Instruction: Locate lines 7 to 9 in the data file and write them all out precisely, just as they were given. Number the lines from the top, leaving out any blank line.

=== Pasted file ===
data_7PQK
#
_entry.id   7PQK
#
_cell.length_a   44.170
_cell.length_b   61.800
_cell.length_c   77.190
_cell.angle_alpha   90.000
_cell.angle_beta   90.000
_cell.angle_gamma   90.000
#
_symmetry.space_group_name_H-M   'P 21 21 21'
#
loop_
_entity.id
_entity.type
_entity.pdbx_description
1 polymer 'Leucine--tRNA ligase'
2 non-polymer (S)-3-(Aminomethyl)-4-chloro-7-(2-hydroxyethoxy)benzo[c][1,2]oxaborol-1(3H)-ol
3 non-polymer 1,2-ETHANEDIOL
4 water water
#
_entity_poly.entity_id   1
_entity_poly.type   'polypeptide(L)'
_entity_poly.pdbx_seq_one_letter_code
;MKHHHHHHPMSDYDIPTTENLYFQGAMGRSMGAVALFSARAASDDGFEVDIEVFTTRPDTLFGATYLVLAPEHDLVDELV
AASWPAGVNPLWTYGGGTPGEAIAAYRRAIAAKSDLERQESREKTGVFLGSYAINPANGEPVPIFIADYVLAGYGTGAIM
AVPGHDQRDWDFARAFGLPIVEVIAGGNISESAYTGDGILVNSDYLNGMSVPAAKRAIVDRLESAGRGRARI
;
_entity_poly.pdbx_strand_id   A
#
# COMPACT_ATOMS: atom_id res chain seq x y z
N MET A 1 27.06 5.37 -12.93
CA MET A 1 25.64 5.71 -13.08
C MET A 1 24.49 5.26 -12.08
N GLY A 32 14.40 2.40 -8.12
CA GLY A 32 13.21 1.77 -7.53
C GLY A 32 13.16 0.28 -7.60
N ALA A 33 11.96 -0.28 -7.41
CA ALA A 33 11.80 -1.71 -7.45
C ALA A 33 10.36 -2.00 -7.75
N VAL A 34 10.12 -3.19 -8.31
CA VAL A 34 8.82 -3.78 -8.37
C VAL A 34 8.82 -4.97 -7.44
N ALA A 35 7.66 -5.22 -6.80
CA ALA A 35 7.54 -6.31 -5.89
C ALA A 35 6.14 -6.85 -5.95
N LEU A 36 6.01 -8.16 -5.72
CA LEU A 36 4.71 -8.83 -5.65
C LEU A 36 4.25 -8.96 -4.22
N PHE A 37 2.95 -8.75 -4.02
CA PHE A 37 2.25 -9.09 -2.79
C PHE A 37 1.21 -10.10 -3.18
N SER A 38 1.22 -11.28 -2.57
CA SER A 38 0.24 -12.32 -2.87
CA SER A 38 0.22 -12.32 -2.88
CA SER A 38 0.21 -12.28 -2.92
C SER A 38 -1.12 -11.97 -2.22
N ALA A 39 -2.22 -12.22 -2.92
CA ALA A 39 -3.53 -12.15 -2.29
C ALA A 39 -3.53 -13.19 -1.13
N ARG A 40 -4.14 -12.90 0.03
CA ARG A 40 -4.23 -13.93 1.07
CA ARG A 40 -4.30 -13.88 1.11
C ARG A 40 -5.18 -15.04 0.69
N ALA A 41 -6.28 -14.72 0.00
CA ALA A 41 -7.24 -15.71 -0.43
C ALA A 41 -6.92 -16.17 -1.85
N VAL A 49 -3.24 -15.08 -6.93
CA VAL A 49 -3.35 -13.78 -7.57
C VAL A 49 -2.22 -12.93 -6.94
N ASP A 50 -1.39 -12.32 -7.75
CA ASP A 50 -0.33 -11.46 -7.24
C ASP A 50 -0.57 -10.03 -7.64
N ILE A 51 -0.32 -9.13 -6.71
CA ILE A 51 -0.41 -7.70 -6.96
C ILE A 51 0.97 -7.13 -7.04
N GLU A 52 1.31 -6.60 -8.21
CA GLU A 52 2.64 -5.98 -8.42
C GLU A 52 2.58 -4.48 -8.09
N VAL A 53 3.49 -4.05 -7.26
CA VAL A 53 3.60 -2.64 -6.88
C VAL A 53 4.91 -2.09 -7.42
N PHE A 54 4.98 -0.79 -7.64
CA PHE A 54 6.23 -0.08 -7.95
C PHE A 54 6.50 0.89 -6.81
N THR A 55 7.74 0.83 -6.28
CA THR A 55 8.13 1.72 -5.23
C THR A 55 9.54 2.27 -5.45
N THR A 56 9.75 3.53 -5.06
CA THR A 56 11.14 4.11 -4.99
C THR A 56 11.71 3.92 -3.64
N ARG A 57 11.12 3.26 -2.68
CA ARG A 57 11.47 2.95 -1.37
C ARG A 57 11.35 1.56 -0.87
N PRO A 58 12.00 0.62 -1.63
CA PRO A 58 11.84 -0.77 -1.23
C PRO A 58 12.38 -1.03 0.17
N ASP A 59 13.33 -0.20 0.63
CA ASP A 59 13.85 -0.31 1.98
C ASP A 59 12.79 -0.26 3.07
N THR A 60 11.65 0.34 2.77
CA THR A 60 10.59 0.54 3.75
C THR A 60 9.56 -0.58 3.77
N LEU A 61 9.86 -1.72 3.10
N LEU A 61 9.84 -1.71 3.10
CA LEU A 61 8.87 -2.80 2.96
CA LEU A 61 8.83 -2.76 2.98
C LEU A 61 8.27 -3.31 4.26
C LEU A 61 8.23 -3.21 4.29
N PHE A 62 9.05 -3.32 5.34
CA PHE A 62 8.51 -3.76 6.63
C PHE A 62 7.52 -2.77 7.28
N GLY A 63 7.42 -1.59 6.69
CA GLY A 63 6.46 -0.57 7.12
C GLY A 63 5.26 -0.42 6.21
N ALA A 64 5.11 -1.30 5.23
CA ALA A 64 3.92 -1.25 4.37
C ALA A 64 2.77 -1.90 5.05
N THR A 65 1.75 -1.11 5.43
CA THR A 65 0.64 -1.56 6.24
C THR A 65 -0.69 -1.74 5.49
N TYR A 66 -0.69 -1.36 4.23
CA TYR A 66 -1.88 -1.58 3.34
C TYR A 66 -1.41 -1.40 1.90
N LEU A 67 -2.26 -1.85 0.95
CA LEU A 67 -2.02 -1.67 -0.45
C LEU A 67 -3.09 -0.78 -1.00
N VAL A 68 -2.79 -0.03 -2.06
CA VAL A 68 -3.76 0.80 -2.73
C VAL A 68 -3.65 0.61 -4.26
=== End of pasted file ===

_cell.length_c   77.190
_cell.angle_alpha   90.000
_cell.angle_beta   90.000